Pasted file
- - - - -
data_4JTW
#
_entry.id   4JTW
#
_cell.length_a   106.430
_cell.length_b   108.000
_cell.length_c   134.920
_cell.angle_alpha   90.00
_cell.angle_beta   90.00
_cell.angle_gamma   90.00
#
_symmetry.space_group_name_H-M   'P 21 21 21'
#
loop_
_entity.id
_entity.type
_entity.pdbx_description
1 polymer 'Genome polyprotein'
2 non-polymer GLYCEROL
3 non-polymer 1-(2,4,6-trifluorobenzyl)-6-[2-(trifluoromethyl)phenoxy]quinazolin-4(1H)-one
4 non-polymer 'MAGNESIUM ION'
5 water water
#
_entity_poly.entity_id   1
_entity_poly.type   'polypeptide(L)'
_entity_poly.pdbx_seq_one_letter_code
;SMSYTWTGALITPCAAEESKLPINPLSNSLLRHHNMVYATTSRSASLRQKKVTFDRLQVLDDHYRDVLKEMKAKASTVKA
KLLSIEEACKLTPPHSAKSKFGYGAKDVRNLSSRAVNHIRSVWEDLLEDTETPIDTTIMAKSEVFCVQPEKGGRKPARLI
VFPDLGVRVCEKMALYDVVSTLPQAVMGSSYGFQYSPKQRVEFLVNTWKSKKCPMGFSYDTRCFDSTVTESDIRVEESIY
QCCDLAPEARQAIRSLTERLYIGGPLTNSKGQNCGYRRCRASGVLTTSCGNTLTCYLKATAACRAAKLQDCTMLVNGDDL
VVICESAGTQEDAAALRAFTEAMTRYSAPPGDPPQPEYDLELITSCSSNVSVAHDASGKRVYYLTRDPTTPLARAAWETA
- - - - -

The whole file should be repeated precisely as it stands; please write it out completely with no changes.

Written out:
data_4JTW
#
_entry.id   4JTW
#
_cell.length_a   106.430
_cell.length_b   108.000
_cell.length_c   134.920
_cell.angle_alpha   90.00
_cell.angle_beta   90.00
_cell.angle_gamma   90.00
#
_symmetry.space_group_name_H-M   'P 21 21 21'
#
loop_
_entity.id
_entity.type
_entity.pdbx_description
1 polymer 'Genome polyprotein'
2 non-polymer GLYCEROL
3 non-polymer 1-(2,4,6-trifluorobenzyl)-6-[2-(trifluoromethyl)phenoxy]quinazolin-4(1H)-one
4 non-polymer 'MAGNESIUM ION'
5 water water
#
_entity_poly.entity_id   1
_entity_poly.type   'polypeptide(L)'
_entity_poly.pdbx_seq_one_letter_code
;SMSYTWTGALITPCAAEESKLPINPLSNSLLRHHNMVYATTSRSASLRQKKVTFDRLQVLDDHYRDVLKEMKAKASTVKA
KLLSIEEACKLTPPHSAKSKFGYGAKDVRNLSSRAVNHIRSVWEDLLEDTETPIDTTIMAKSEVFCVQPEKGGRKPARLI
VFPDLGVRVCEKMALYDVVSTLPQAVMGSSYGFQYSPKQRVEFLVNTWKSKKCPMGFSYDTRCFDSTVTESDIRVEESIY
QCCDLAPEARQAIRSLTERLYIGGPLTNSKGQNCGYRRCRASGVLTTSCGNTLTCYLKATAACRAAKLQDCTMLVNGDDL
VVICESAGTQEDAAALRAFTEAMTRYSAPPGDPPQPEYDLELITSCSSNVSVAHDASGKRVYYLTRDPTTPLARAAWETA